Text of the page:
Despite its name, Digital Manga Publishing (DMP) was a print publisher for the first 12 years of its existence; founded in 1996, the company didn’t begin publishing digitally until 2008. Since then, however, they have become a leader and innovator, with manga available on every digital platform imaginable: ComiXology, Kindle, Nook, even Wowio.
The heart of DMP, though, is its website, eManga. It started out as a streaming site on which you could buy points to “rent” or “buy” manga. A rental lasted for 48 hours, while buying gave the user unlimited access–as long as he or she was online. There were no downloads.
Over the years, DMP revised the website several times, eliminating the rental, adding other publishers (some of whom have since disappeared) and finally, late last year, allowing readers to download their manga. In typical DMP fashion, they offer seven different formats, which are readable on a wide variety of different devices.
I asked production associate Amy Koga, who helped develop the site, about some of the changes.
Good E-Reader: Why did you decide to allow downloads?
Amy Koga: I think one of the biggest reasons was we recognized that the industry was changing, and that is what the customers wanted: They wanted downloadable files they could download and keep. This is where it’s all at.
Why are you offering so many formats?
I was the one to decide on that. As we were testing, we noticed so many devices had different ways of displaying different file types, and we wanted to be sure our books looked great on different devices. E-pubs look great on e-ink devices, but on the iPad they don’t look as good as an Apple-restricted fixed-layout book. We wanted to be sure the customers had a fixed layout file to download.
Logistically, is it difficult to transition your readers over?
It took time. It was not an easy transition. It definitely took a couple of weeks, and on the tech side, our IT department worked overtime. They worked really hard to get it out. We were able to do it. The migration actually went much easier than we thought, so it wasn’t too difficult, but there were some bumps along the way.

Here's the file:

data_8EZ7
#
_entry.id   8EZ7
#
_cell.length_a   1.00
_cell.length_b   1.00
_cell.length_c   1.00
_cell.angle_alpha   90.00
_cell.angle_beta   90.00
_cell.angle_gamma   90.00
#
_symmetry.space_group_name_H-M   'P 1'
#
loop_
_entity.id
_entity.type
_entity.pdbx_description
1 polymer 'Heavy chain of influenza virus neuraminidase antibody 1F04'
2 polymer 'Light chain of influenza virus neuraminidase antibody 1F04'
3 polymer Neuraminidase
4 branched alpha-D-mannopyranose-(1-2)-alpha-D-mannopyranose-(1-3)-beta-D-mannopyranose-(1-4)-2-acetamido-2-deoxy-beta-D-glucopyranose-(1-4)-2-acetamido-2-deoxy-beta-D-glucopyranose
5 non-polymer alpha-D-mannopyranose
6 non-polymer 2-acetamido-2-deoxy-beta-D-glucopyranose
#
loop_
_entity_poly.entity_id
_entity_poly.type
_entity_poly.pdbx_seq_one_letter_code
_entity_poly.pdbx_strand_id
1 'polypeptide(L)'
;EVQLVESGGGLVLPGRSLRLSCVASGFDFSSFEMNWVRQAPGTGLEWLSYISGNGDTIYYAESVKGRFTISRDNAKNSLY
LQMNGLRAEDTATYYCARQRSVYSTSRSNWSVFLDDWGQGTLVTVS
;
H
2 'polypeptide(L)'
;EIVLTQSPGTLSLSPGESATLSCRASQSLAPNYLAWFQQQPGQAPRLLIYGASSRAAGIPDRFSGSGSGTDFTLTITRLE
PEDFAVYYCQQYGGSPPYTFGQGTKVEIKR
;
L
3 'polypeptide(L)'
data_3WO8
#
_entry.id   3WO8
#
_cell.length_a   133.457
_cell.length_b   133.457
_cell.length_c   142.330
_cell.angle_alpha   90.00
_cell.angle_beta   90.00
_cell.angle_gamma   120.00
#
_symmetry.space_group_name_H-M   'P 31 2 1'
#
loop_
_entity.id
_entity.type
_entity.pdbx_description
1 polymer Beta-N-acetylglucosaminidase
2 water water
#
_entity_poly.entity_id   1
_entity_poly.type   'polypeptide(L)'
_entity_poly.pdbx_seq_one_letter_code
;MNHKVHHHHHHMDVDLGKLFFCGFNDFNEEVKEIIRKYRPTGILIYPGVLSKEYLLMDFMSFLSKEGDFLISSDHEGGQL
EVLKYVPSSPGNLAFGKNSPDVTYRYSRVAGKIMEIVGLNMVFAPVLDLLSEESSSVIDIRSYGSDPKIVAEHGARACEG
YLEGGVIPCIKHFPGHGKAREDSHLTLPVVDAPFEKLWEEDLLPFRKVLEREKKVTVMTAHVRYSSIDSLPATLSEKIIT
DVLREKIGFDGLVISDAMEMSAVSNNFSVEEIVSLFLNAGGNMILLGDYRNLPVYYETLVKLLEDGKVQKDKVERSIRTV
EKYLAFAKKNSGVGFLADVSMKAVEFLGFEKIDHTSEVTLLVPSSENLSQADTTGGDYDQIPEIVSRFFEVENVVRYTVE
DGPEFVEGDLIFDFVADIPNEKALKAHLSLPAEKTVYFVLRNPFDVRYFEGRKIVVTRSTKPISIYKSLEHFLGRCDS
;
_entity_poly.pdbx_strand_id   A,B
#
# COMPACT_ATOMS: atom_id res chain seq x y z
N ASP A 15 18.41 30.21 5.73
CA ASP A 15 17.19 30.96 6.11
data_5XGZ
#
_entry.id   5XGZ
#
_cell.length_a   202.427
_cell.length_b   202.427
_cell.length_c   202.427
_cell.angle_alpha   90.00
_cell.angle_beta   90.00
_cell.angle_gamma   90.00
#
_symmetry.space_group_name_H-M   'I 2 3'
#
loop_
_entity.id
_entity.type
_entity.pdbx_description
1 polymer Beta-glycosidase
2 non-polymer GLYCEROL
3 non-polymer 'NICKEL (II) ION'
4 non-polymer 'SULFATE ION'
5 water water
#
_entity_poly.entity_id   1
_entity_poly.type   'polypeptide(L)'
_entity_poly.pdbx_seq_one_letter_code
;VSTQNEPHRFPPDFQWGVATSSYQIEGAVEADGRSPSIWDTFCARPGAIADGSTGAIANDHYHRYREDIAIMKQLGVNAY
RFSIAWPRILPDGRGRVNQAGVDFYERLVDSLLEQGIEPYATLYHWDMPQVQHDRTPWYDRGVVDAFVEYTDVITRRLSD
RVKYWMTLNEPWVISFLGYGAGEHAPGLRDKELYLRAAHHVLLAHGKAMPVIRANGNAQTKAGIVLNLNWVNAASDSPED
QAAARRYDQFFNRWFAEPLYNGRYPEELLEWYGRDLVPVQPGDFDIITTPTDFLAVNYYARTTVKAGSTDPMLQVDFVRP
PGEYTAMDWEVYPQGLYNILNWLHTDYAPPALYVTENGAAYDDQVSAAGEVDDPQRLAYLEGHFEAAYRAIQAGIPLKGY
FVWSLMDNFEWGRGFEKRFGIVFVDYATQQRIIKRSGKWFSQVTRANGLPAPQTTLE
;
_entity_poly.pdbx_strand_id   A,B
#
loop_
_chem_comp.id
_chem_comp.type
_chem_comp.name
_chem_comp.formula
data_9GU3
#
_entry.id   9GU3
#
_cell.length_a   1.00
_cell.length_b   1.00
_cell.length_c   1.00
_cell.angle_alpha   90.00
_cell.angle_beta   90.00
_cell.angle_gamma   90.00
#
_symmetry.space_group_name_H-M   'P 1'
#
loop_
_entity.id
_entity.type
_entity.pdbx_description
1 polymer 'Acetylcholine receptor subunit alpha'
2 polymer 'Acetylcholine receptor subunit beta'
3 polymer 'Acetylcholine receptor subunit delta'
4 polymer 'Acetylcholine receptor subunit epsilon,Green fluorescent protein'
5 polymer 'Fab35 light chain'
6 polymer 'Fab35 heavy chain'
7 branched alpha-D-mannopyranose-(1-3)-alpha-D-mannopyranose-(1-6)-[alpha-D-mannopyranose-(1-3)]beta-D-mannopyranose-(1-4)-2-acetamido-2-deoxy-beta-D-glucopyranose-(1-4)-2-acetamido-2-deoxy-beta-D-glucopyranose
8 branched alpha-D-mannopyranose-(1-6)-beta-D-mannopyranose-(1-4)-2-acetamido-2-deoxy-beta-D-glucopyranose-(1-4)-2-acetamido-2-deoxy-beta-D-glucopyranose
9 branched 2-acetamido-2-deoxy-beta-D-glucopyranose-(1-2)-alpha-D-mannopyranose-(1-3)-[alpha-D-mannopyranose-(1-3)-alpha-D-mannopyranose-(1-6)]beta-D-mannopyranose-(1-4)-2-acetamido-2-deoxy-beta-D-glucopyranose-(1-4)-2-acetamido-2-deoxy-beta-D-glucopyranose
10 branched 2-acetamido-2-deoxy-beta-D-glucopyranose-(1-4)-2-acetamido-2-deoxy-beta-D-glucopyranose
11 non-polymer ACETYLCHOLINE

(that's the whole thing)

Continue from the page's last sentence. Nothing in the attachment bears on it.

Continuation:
How have readers reacted?
I’m not sure if I can give you an exact number, or any kind of ballpark number, but I can say we have gotten positive reviews and positive feedback from a lot of customers. They are very happy with downloads, the formatting, and the way eManga now looks. We have seen a very large increase in order at eManga.com.
Are you going to keep your standalone apps and keep your manga available on comiXology and other services, or do you plan to fold all your digital sales into eManga?
We are not going to limit ourselves at all. We have Android and iOS apps that we are going to continue to update and offer, we offer books through comiXology and iVerse, and we still offer books for Kindle, Nook, and Kobo,
What are the most popular formats?
We are still colleting data. So far it seems a lot of people like PDFs, but we don’t know yet the final verdict.
Who are your readers?
As far as our customers, what we know of them is based on what they purchased and what they tell us and how they react. We try to get them to let us know what they want, and perhaps, if they prefer mobile devices, what is their device of preference. We are still collecting data.
There is some adult content on eManga, mixed with manga aimed at teens. Have you given any thought to making a separate site for 18+ manga?
We are trying to open our doors to everyone who likes manga. We are offering not just mainstream shoujo [girls’] and shonen [boys’] manga. Right now we have pages that if they are 18+ you have to agree to say you are 18+ to view them, and of course the credit card restriction is you have to be 18 or over. The younger audiences can use a PayPal account, and they will have access to the 13+ books.
So it goes by how you pay?
Yes, and also if you click on one of the hentai [adult] books. It will ask if you are 18 or over. We are just trying to keep our doors open to everyone at the moment and not to make it too difficult for people to get what they want.
A former book editor and newspaper reporter, Brigid Alverson started MangaBlog to keep track of her daughters¹ reading habits and now covers comics and graphic novels for Comic Book Resources , School Library Journal, Publishers Weekly Comics World, Robot 6, and MTV Geek. She also edits the Good Comics for Kids blog at School Library Journal. Brigid was a judge for the 2012 Eisner Awards. Send her an email to firstname.lastname@example.org